Comcast Corp. and AT&T Broadband have just barely merged, and already the MSO behemoth is looking to flex its muscles with respect to programming contracts and the development of new networks.
Looking to escape a programmer-friendly affiliate deal with Starz Encore Group LLC, Comcast last week filed suit against the premium programmer, claiming it shouldn't be governed by a controversial 25-year carriage deal struck with Broadband's predecessor company.
Separately, sources said the MSO is looking to step up its programming development and acquisition efforts, with an eye toward developing several minority and niche-targeted services in the immediate future.
Last Monday — the very day that the $54 billion merger closed — Comcast Corp. filed suit against Starz Encore, claiming it shouldn't inherit or be bound by the aforementioned long-term arrangement between AT&T and the programmer.
The complaint, filed under seal, was lodged in the U.S. District Court for the Eastern District of Pennsylvania.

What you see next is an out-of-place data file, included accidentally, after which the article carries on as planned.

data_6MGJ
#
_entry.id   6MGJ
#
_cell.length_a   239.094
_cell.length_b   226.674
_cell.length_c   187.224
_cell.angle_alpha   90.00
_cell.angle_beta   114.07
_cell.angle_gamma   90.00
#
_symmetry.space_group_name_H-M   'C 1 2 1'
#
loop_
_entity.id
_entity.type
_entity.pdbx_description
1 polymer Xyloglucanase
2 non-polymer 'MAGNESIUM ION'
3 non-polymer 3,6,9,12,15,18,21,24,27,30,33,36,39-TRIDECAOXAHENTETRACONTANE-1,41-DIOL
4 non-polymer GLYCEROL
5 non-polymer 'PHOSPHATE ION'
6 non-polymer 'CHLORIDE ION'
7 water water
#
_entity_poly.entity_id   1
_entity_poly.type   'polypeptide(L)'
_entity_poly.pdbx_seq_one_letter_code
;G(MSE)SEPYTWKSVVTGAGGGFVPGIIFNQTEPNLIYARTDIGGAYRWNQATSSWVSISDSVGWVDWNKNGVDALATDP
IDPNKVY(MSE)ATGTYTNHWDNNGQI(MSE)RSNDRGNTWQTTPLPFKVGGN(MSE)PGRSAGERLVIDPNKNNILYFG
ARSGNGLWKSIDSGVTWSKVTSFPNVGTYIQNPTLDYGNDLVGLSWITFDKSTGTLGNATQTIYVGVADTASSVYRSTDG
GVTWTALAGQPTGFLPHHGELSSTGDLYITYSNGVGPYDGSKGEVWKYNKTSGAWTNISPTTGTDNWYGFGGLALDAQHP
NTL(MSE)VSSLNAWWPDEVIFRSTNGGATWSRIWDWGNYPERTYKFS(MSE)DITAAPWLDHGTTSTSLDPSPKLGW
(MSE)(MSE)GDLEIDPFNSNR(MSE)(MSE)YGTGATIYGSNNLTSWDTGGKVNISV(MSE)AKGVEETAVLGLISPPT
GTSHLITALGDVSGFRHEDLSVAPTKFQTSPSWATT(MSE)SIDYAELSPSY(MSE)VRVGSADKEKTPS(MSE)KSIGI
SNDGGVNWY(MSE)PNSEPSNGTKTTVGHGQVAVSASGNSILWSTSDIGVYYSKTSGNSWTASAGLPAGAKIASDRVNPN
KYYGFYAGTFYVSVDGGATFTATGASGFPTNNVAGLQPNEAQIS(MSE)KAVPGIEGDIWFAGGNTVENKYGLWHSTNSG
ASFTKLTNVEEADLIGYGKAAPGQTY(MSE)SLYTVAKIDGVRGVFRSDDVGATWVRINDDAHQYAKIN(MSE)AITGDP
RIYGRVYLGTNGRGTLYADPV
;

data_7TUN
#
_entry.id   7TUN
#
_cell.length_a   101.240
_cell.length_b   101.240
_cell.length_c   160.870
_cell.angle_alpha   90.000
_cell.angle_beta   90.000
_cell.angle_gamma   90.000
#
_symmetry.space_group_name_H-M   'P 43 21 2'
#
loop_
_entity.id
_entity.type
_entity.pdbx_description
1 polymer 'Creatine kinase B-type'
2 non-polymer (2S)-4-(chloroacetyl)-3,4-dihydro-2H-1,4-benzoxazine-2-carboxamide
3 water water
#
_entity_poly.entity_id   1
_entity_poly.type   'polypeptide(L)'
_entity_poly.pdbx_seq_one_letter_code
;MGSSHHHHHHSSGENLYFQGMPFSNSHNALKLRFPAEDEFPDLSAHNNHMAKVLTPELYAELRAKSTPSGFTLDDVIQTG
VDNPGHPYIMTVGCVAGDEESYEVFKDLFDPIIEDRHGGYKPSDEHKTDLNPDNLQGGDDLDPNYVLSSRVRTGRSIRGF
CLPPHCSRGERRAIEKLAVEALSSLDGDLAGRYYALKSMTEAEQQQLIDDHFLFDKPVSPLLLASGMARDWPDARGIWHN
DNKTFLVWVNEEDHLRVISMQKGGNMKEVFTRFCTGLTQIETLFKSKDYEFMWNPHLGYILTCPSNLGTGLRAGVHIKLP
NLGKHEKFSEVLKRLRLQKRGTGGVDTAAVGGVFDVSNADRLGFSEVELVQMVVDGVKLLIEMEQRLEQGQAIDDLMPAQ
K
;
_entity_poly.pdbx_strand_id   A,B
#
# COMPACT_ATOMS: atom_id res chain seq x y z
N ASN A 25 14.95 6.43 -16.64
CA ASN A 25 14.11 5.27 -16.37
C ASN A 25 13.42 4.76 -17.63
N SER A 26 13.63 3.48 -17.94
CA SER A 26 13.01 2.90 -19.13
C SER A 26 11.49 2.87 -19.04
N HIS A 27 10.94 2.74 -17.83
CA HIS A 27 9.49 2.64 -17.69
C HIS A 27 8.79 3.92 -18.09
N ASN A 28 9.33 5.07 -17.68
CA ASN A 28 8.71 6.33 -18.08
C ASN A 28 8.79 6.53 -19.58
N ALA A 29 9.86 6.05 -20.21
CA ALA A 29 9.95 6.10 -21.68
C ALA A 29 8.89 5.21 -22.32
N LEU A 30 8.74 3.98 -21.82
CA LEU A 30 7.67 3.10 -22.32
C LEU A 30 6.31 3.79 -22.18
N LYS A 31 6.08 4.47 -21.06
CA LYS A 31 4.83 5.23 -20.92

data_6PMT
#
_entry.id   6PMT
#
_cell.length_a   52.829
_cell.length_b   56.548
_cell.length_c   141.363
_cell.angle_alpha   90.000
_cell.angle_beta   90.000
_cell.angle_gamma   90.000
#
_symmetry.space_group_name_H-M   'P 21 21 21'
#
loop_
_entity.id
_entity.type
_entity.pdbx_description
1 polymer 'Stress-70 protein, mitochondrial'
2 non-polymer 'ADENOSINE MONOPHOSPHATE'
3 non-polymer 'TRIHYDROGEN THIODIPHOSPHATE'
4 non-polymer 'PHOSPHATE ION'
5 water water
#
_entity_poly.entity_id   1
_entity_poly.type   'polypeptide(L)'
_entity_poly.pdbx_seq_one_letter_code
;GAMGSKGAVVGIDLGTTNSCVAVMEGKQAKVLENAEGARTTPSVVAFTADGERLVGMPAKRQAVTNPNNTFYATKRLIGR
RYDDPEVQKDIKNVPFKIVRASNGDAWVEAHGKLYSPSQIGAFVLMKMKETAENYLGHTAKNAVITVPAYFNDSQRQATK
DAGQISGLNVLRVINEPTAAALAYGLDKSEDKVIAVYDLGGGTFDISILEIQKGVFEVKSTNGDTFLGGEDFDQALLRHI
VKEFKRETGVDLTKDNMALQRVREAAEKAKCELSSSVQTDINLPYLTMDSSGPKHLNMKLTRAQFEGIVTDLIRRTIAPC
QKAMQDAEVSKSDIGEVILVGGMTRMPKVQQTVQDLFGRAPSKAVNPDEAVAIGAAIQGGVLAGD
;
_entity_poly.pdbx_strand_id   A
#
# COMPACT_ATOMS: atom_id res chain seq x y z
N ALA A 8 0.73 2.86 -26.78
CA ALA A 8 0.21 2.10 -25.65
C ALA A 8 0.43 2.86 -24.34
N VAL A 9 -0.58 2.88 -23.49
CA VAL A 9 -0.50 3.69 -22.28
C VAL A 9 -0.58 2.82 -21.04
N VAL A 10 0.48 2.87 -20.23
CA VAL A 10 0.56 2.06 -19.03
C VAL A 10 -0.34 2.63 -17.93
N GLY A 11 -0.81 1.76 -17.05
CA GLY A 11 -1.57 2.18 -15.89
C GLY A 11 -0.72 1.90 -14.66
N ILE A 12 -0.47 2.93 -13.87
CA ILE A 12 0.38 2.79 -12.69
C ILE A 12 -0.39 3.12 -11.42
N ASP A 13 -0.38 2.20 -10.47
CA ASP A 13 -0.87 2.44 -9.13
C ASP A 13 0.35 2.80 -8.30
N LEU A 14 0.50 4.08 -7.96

According to a press release issued by Starz Encore, which was served with the suit last Tuesday, the complaint argues that the post-merger distribution of the company's programming by former AT&T Broadband systems should fall under Comcast's affiliation pacts with the programmer, and not AT&T's old deals.
Starz Encore Group chairman John Sie said the suit "is without merit and we're fighting it vigorously."
The Philadelphia-based MSO declined to talk about the lawsuit in any detail, but did issue this brief statement through a spokeswoman: "Comcast is prepared to work toward resolution of its dispute with Starz. Comcast's declaratory judgment action against Starz was filed to preserve our legal rights."
Starz sued AT&T
Starz Encore has a separate lawsuit of its own pending against Broadband with respect to the carriage deal, under which the MSO will owe the programmer a flat $360 million fee next year.
Action in that lawsuit — which Starz Encore filed against Broadband 18 months ago — has been stayed by a judge until Jan. 31, 2003, so both sides can try to settle matters.
Starz Encore filed the suit when AT&T balked at complying with the Starz Encore affiliation deal it inherited from Tele-Communications Inc. The pact, done during the watch of former TCI chief John Malone, calls for the MSO to pay the programmer huge fixed annual fees.